Vassar College

Vassar was one of the first of the Seven Sisters. It was founded by its namesake, brewer Matthew Vassar, in 1861 in the Hudson Valley, about 70 mi (115 km) north of New York City. The first person appointed to the Vassar faculty was the astronomer Maria Mitchell, in 1865. Vassar adopted coeducation in 1969 after Vassar’s trustees declined an offer to merge with Yale University. However, immediately following World War II, Vassar accepted a very small number of male students on the G.I. Bill. Because Vassar’s charter prohibited male matriculants, the graduates were given diplomas via the University of the State of New York. These were reissued under the Vassar title after the school formally became co-ed.[4]

Vassar’s campus, also an arboretum,[6] is 1,000 acres (4 km²) marked by period and modern buildings. The great majority of students live on campus. The renovated library has unusually large holdings for a college of its size. It includes special collections of Albert EinsteinMary McCarthy, and Elizabeth Bishop.

In its early years, Vassar was associated with the social elite of the Protestant establishment. E. Digby Baltzell writes that “upper-class WASP families … educated their children at … colleges such as HarvardPrincetonYale, and Vassar.”[7] Before becoming President of the United States, Franklin Delano Roosevelt was a Trustee.[8]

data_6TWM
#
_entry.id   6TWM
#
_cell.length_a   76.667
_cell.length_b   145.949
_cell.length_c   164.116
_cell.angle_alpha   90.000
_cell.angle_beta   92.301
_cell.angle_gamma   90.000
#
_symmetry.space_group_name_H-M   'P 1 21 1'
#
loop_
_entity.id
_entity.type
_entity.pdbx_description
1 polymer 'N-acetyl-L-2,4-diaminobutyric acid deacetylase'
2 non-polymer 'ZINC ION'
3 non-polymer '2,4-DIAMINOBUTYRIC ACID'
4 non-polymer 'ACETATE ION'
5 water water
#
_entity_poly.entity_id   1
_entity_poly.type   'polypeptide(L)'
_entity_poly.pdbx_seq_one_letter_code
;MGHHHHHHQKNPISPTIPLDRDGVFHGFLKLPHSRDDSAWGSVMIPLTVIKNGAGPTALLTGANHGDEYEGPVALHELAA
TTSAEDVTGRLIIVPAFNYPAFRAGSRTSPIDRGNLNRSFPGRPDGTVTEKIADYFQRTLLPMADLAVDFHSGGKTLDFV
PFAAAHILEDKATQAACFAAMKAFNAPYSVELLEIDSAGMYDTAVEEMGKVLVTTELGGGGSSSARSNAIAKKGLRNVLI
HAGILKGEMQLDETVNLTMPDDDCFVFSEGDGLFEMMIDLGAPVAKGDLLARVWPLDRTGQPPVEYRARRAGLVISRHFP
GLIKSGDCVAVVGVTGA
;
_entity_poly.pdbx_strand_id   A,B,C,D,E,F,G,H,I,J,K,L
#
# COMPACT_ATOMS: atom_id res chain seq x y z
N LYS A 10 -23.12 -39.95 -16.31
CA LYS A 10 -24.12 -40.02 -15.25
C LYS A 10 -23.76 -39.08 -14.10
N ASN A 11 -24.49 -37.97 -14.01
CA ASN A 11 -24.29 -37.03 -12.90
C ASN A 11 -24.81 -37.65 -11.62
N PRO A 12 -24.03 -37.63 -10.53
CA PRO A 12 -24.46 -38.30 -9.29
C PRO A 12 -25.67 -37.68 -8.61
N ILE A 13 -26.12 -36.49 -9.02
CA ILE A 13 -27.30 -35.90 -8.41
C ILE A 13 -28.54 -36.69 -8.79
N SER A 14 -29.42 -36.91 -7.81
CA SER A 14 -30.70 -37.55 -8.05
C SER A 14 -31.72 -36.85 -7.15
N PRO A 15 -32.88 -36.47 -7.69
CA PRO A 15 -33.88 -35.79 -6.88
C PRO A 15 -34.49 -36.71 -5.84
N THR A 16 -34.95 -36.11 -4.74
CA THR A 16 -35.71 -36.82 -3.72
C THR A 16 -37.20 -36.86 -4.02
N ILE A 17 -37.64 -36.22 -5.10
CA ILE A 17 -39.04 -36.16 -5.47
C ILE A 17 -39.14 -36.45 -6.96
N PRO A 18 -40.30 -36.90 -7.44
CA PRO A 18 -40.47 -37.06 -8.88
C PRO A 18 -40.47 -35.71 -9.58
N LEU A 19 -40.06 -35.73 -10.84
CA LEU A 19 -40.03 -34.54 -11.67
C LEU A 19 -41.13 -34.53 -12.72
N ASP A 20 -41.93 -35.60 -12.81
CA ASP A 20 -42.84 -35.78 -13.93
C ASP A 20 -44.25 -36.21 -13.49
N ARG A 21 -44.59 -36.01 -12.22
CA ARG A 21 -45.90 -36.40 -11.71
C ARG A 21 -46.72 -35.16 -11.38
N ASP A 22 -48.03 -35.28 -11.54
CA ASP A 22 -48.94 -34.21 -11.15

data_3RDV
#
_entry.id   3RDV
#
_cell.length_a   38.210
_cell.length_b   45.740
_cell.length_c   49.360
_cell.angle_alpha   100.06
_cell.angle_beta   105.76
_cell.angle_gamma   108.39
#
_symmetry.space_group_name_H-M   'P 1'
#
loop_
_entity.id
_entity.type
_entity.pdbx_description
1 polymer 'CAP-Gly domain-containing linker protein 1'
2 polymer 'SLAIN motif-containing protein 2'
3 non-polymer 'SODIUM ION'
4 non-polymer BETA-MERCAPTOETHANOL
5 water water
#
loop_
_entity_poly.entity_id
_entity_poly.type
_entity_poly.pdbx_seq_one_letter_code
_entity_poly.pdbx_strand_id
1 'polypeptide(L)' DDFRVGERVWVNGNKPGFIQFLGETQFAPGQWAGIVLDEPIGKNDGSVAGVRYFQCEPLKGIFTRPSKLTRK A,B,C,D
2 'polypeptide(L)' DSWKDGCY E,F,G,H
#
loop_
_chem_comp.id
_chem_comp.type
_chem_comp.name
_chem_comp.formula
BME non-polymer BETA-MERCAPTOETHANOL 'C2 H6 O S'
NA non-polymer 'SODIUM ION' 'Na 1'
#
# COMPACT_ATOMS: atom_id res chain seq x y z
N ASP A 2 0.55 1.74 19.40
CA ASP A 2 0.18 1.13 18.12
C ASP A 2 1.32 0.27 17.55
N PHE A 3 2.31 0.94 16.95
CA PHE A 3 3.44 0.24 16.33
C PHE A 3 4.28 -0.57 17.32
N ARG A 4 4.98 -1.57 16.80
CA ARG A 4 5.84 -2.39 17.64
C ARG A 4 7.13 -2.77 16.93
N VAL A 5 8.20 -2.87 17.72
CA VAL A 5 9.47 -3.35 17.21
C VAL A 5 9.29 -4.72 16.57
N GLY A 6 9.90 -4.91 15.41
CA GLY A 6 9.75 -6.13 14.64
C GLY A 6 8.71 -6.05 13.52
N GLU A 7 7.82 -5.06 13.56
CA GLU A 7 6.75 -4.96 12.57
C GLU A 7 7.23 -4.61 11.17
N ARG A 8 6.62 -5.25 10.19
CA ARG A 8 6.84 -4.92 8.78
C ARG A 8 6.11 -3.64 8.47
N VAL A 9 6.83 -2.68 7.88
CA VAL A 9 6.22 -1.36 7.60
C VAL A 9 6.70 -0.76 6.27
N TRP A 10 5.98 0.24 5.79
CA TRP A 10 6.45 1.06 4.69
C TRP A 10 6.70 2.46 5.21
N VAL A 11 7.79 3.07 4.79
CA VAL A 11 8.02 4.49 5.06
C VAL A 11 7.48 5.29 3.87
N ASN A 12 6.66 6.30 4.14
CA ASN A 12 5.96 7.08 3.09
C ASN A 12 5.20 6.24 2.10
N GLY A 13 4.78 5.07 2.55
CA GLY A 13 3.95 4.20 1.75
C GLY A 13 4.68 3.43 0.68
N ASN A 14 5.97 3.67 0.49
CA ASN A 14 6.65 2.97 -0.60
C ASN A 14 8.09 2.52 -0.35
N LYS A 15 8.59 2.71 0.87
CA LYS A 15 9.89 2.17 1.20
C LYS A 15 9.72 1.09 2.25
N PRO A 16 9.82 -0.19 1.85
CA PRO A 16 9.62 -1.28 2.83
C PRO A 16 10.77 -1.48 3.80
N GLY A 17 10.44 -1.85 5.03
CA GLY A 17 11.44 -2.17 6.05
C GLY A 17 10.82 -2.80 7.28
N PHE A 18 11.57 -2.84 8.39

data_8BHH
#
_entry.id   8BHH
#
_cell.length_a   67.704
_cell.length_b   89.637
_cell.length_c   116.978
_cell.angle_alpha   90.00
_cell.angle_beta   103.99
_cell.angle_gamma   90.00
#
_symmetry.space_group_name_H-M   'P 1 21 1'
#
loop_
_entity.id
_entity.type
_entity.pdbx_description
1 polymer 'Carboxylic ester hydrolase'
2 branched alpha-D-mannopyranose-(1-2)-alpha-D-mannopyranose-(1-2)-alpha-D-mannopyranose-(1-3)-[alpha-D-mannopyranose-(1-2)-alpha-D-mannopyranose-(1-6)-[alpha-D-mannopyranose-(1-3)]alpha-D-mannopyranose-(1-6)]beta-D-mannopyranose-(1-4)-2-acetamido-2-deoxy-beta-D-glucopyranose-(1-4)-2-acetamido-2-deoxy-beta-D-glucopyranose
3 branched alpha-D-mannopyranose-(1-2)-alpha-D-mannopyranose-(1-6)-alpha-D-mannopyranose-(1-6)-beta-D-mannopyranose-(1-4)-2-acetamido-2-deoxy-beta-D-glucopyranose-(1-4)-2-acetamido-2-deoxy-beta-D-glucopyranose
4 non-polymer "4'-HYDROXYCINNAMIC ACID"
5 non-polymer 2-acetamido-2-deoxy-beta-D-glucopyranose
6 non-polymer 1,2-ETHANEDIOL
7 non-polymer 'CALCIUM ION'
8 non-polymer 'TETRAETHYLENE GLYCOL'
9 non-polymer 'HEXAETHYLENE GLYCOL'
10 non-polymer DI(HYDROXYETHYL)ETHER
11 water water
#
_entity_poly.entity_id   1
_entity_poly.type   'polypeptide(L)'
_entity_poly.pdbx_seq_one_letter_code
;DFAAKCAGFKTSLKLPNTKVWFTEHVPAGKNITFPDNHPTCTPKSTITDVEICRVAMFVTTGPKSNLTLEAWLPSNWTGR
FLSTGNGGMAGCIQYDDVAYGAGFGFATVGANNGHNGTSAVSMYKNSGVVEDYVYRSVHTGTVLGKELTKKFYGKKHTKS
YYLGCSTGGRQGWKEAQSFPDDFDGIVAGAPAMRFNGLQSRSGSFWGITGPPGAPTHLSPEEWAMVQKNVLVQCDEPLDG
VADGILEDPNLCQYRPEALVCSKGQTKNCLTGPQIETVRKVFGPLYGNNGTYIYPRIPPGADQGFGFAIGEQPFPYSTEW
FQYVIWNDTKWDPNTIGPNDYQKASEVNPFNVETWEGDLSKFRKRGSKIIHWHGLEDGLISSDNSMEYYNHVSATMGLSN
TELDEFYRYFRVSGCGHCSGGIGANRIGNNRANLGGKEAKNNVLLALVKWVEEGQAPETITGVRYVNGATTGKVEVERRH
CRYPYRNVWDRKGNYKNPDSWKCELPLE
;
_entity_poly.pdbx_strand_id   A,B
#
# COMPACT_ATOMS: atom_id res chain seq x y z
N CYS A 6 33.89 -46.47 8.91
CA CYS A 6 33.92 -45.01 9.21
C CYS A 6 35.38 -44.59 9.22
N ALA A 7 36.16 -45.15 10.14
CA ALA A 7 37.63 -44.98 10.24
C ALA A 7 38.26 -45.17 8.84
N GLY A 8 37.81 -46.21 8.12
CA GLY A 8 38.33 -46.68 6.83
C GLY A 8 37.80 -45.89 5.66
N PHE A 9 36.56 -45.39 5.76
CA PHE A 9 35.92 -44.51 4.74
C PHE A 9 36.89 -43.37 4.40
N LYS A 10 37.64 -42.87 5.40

In recent freshman classes, minority students have comprised up to 27% of matriculants. International students from over 45 countries comprise 8% of the student body. In May 2007, falling in with its commitment to diverse and equitable education, Vassar returned to a need-blind admissions policy wherein students are admitted by their academic and personal qualities, without regard to financial status.

Roughly 2,400 students attend Vassar. About 60% come from public high schools, and 40% come from private schools (both independent and religious). The overall female-to-male ratio is about 60:40, slightly above the standard for a liberal arts college. More than 85% of graduates pursue advanced study within five years of graduation. They are taught by more than 270 faculty members, virtually all of whom hold terminal degrees in their fields.

Vassar president Frances D. Fergusson served for two decades. She retired in the spring of 2006, and was succeeded by Catharine Bond Hill, former provost at Williams College.  (Source: Wikipedia)

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